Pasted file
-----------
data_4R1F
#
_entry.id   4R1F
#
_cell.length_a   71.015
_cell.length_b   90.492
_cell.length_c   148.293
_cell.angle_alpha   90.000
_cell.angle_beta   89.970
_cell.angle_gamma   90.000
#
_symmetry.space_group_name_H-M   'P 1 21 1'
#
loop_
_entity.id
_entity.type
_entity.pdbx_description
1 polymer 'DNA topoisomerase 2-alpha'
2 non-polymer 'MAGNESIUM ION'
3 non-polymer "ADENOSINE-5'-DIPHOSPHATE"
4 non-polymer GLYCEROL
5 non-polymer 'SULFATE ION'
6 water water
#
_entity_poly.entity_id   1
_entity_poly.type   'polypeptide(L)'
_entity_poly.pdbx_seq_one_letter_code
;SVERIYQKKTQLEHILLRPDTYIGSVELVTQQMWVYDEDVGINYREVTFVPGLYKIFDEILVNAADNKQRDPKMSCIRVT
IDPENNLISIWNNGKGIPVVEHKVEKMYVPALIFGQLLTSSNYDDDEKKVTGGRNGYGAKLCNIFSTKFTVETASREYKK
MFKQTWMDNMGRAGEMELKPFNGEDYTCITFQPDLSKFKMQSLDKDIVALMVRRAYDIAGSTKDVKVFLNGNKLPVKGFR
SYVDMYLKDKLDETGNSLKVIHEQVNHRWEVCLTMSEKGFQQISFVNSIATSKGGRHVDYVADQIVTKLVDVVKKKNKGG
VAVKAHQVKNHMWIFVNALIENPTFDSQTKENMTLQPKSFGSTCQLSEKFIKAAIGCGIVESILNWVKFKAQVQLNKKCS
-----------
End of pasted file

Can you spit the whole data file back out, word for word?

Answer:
data_4R1F
#
_entry.id   4R1F
#
_cell.length_a   71.015
_cell.length_b   90.492
_cell.length_c   148.293
_cell.angle_alpha   90.000
_cell.angle_beta   89.970
_cell.angle_gamma   90.000
#
_symmetry.space_group_name_H-M   'P 1 21 1'
#
loop_
_entity.id
_entity.type
_entity.pdbx_description
1 polymer 'DNA topoisomerase 2-alpha'
2 non-polymer 'MAGNESIUM ION'
3 non-polymer "ADENOSINE-5'-DIPHOSPHATE"
4 non-polymer GLYCEROL
5 non-polymer 'SULFATE ION'
6 water water
#
_entity_poly.entity_id   1
_entity_poly.type   'polypeptide(L)'
_entity_poly.pdbx_seq_one_letter_code
;SVERIYQKKTQLEHILLRPDTYIGSVELVTQQMWVYDEDVGINYREVTFVPGLYKIFDEILVNAADNKQRDPKMSCIRVT
IDPENNLISIWNNGKGIPVVEHKVEKMYVPALIFGQLLTSSNYDDDEKKVTGGRNGYGAKLCNIFSTKFTVETASREYKK
MFKQTWMDNMGRAGEMELKPFNGEDYTCITFQPDLSKFKMQSLDKDIVALMVRRAYDIAGSTKDVKVFLNGNKLPVKGFR
SYVDMYLKDKLDETGNSLKVIHEQVNHRWEVCLTMSEKGFQQISFVNSIATSKGGRHVDYVADQIVTKLVDVVKKKNKGG
VAVKAHQVKNHMWIFVNALIENPTFDSQTKENMTLQPKSFGSTCQLSEKFIKAAIGCGIVESILNWVKFKAQVQLNKKCS